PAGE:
At H&R Block Artspace, Performance Now enlivens the gallery with a visual carnival of pop music, parachutes, IKEA furniture and claymation gore.
And that's just the first floor.
Your first visit to Performance Now can feel a little like window-shopping, as you peer into each of curator RoseLee Goldberg's carefully chosen curiosity boxes. There's more here than the sort of performance art that can feel deliberately inscrutable or self-consciously provocative, but if you're looking for shock value — crotch close-ups, blood and guts, satanic imagery — you'll find it in this exhibition. Explore a little longer, though, and the power of these artifacts as instruments of political and personal inquiry rises to the surface.
Marina Abramovic's human-endurance tests offer a potent reminder of this power. Each of the divisive artist's "Seven Easy Pieces," for example, is a seven-hour-long challenge of will in which she must hold demanding postures without rest. Performance Now displays an undoctored video record of each piece on its own monitor, the screens arranged in a circle similar to the circular pedestal on which she performs.
In Abramovic's "Lips of Thomas," an almost sensual asceticism emerges. Over the course of the seven-hour piece, a nude Abramovic consumes 2 pounds of honey and a liter of red wine (without bathroom breaks), taking small sips and spoonfuls between periods of extreme self-flagellation. She whips herself, carves a pentagram into her belly with a razor blade, and lies down on a cross of ice.
She also shows up in Valie Export's "Action Pants: Genital Panic," taking a circular stage in black leather and combat boots and clutching an Uzi to her chest as gallerygoers walk by, their sneakers squeaking on the museum's cold floors. She moves only occasionally — her presence alone is confrontational, transgressive.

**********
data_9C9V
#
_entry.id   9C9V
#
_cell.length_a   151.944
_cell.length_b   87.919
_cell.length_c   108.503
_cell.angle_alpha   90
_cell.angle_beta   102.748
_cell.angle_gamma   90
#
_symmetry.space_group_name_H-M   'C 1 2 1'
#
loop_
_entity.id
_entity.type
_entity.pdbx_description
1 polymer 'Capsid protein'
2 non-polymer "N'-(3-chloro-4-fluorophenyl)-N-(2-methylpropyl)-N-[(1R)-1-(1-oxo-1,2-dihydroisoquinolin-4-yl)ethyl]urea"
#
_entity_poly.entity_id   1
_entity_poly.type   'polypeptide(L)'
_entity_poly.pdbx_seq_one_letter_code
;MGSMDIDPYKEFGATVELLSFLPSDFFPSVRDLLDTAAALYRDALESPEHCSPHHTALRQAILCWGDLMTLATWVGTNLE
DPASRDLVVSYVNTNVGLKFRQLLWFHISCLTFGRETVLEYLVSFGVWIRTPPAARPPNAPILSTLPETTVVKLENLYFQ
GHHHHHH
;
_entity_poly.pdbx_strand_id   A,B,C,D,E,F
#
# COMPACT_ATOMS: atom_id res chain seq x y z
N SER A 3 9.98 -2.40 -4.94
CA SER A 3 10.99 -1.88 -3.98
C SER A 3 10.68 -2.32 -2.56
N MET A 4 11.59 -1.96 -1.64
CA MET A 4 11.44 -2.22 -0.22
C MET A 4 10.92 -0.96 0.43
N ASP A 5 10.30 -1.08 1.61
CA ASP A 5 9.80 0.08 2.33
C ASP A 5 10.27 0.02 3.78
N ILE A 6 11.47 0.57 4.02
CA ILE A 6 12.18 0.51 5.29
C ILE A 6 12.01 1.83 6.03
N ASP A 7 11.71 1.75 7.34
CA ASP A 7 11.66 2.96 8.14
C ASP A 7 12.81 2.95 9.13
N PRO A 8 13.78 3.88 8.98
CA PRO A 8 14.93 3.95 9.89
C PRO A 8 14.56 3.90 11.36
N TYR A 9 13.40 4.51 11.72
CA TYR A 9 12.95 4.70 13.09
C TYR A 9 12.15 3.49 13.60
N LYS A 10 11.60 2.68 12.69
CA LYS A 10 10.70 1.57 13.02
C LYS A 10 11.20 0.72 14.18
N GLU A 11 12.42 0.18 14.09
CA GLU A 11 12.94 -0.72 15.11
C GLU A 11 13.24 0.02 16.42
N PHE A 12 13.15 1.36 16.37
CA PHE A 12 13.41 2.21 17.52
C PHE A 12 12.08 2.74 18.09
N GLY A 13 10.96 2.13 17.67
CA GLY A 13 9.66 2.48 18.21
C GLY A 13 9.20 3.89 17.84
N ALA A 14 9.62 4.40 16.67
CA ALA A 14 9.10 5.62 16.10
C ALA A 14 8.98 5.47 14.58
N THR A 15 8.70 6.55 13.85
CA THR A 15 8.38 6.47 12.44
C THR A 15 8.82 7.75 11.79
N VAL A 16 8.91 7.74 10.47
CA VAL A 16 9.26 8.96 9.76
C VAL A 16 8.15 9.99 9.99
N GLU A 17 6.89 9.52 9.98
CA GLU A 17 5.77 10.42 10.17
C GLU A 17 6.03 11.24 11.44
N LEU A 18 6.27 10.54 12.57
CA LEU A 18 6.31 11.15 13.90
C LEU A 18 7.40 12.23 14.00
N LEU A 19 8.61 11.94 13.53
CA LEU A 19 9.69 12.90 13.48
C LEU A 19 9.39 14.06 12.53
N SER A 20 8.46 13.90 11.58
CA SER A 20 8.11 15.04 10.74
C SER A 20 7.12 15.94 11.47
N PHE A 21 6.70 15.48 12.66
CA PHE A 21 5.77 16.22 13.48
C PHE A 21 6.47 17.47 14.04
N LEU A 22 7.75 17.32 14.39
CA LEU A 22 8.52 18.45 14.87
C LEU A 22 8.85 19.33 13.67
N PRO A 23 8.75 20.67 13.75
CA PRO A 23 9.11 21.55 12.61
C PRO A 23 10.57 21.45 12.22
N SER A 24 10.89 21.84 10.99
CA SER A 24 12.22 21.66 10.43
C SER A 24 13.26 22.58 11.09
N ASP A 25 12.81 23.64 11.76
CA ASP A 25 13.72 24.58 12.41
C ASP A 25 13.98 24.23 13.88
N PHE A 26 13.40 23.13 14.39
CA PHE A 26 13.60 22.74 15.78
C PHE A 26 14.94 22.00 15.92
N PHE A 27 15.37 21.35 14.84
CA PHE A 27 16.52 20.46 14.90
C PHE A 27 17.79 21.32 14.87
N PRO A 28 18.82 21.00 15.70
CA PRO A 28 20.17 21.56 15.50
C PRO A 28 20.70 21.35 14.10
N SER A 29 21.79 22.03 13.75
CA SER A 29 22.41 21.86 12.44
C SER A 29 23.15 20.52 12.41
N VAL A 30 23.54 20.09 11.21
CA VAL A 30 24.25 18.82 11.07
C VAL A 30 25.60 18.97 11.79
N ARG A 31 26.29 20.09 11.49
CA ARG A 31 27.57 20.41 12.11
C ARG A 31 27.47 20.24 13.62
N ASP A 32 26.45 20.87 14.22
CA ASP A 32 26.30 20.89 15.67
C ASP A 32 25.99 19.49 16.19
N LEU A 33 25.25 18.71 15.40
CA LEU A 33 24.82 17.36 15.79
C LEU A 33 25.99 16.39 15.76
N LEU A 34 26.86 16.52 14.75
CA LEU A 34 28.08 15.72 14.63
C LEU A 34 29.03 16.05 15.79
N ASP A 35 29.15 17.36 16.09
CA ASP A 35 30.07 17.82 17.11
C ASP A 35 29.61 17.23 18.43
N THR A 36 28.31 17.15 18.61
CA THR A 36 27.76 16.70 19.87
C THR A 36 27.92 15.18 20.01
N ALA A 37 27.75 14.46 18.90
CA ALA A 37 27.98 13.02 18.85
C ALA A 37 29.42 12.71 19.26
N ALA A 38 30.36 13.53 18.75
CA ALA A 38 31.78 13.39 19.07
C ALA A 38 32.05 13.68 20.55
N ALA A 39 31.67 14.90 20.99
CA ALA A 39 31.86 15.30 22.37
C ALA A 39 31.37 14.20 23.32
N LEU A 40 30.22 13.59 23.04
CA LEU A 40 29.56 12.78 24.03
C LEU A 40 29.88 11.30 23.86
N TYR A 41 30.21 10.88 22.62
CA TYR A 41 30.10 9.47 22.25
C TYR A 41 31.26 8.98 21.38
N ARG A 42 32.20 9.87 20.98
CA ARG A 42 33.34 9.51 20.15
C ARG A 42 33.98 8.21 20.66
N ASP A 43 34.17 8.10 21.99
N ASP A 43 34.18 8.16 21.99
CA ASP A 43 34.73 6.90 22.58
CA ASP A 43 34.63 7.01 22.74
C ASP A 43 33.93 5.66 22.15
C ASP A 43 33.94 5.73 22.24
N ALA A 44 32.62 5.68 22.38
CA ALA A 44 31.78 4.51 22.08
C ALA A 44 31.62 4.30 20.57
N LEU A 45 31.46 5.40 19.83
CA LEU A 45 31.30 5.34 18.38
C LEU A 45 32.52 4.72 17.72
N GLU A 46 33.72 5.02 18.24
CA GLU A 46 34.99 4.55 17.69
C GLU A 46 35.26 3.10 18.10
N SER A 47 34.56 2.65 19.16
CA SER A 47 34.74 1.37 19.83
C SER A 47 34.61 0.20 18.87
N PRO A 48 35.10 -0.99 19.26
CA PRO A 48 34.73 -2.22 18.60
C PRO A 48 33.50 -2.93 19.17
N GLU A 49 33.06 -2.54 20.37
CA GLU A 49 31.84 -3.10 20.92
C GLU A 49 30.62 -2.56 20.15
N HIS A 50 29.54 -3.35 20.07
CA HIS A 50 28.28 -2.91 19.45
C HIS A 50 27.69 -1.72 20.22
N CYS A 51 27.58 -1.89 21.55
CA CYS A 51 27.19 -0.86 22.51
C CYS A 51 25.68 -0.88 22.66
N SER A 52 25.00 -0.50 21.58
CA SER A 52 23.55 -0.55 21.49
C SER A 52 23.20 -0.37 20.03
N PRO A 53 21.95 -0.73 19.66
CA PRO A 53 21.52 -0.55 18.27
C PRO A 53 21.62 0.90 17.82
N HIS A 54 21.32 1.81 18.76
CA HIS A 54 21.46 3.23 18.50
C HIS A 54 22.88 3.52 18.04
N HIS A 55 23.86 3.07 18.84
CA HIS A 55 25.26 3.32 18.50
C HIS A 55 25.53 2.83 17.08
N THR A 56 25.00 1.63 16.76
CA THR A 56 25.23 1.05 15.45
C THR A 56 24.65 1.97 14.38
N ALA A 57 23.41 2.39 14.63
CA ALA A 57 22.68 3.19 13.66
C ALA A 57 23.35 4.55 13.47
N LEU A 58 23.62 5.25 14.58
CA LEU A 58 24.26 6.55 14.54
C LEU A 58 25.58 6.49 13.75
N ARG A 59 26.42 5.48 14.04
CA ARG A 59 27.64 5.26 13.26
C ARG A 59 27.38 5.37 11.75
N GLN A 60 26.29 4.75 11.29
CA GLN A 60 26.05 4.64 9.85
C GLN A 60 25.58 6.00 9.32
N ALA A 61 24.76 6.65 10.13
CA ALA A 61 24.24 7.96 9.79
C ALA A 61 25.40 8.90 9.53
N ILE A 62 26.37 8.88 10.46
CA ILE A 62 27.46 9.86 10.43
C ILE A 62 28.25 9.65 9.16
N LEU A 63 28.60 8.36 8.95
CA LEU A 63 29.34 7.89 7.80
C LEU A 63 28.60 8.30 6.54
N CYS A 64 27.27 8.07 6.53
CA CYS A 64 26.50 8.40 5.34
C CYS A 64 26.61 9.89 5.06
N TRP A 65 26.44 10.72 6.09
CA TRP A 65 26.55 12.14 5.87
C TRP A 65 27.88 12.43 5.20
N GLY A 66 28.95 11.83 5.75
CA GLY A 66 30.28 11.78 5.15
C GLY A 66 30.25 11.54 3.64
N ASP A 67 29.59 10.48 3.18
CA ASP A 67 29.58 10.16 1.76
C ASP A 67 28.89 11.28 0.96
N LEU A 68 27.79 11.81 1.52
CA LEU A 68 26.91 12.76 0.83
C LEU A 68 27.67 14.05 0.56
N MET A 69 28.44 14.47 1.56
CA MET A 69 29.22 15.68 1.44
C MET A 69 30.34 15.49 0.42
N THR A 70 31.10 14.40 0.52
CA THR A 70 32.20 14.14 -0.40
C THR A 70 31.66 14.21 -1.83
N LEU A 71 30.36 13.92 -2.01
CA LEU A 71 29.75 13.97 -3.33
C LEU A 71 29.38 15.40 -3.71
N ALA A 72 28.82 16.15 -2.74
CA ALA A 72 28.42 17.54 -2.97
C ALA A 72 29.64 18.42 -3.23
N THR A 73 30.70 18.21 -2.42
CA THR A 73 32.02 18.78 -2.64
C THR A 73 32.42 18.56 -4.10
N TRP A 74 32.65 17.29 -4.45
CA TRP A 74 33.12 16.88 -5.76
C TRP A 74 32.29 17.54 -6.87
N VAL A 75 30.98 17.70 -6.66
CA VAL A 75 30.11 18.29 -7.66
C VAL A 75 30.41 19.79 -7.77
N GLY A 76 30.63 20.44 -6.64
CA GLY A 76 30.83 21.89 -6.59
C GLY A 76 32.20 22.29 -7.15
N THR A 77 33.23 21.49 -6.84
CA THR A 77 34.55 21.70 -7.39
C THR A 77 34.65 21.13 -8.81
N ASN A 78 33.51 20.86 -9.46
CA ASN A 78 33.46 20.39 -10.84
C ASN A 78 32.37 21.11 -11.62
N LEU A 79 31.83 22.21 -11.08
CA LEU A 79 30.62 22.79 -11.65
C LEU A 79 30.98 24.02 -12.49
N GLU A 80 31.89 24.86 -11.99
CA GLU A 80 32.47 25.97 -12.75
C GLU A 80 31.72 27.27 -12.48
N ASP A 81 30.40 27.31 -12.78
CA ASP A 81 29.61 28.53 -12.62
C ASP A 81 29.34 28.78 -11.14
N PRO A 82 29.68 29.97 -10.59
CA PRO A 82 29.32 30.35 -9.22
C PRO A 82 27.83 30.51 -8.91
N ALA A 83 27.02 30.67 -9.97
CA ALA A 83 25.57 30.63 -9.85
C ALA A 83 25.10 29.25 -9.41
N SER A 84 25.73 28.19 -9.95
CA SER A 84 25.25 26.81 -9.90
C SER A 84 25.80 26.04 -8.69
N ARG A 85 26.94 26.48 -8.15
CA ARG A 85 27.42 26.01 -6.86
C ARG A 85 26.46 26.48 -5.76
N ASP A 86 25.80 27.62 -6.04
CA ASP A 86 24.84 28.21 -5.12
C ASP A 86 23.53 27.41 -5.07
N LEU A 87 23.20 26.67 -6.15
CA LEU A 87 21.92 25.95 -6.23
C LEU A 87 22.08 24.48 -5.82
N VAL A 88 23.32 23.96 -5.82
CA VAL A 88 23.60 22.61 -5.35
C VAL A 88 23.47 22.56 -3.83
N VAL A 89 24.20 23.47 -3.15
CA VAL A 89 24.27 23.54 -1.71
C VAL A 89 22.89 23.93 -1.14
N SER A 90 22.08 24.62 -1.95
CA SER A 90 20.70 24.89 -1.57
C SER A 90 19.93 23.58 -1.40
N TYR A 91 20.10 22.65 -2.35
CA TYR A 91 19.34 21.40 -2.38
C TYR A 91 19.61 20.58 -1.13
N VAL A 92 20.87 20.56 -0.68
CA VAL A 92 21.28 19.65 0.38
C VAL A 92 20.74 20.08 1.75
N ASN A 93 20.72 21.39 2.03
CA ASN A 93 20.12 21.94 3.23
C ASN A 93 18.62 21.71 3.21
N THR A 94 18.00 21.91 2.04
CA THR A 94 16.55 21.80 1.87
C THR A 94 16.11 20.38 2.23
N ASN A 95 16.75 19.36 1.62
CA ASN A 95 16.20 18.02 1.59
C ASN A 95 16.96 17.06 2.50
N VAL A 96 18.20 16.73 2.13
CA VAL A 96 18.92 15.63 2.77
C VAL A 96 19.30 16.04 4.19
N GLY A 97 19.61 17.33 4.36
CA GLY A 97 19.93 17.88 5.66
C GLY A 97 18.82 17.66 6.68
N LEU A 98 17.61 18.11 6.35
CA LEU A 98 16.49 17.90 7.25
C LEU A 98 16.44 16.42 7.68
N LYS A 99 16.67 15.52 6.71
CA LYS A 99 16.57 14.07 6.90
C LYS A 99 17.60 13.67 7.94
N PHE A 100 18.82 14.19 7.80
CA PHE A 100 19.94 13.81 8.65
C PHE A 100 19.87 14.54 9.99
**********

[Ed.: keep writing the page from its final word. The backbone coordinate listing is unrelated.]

Performance art seems dependent upon just that kind of encounter, and there's an initial coolness in seeing these pieces on monitors rather than live. Still, Performance Now is more than mere archive. Yael Bartana's video "Mary Koszmary (Nightmares)" fully embraces its medium, appropriating traditional cinematic shot sequences and emotionally evocative music, and editing to both capture and critique the nationalistic fervor of World War II propaganda films. Bartana's artifact becomes a new vehicle for the performance, supporting in its form what her original piece cultivates in content.
A few artists, like Bartana, deal in narrative, but most of the artists on display seem more concerned with visual composition than knitting together a linear progression of happenings. Ryan Trecartin's "A Family Finds Entertainment" plays like a Terry Gilliam fever dream. Through the artist's video and audio manipulation, a lush jungle of colors, textures and feedback-laced screams becomes the sensory backdrop for a coming-out tale with the frenetic energy of a glowstick rave at a clown college. Trecartin's film is remarkable in its mashing of camp aesthetics with moments of spiritual transcendence. There's the baptismal kiddie pool. There's the front-yard fireworks show while Trecartin's protagonist, Skippy, dances with wild and infectious abandon.
That sense of joy and play is more simply expressed in Christian Jankowski's "Rooftop Routine," a brief but buoyant encounter with hula hooper Suat Ling Chua, his neighbor. Chua, all smiles in a bright-red tracksuit, instructs viewers on proper hooping technique while sneaking in her daily exercise on the rooftop of her Chinatown apartment building. Jankowski splices shots of Chua mouthing along with an earworm Chinese pop tune against brief glimpses of the film's supporting cast: dozens of hoopers on nearby rooftops joining in the cheery morning routine.
It's hard not to feel charmed by Chua's complete lack of self-consciousness as she sings and whirls the hoop around her core, grinning and flashing dual peace signs to the sky. The Artspace's staging invites a closer encounter with the piece — a stack of multicolored hoops rests against the wall in case you feel inspired to take Chua's lesson to heart.
Though many of these performances are video recordings, the exhibition's still images are every bit as dynamic and intriguing. Nikhil Chopra's "Yoj Raj Chitrakar: Memory Drawing IX" captures the creation of an anachronistic character, preserving layered and well-composed shots of an artist engaging in his own process of documentation.
The sheer scale of Performance Now is daunting enough to make repeat visits necessary, at least if you want to gather more than surface impressions. The depth in Goldberg's exhibition is in its genuine, nostalgic love for performance — for preserving and cataloging these seemingly ephemeral projects. The result is a traveling scrapbook of comedy and confrontation, ready to fascinate and prod but also to entertain.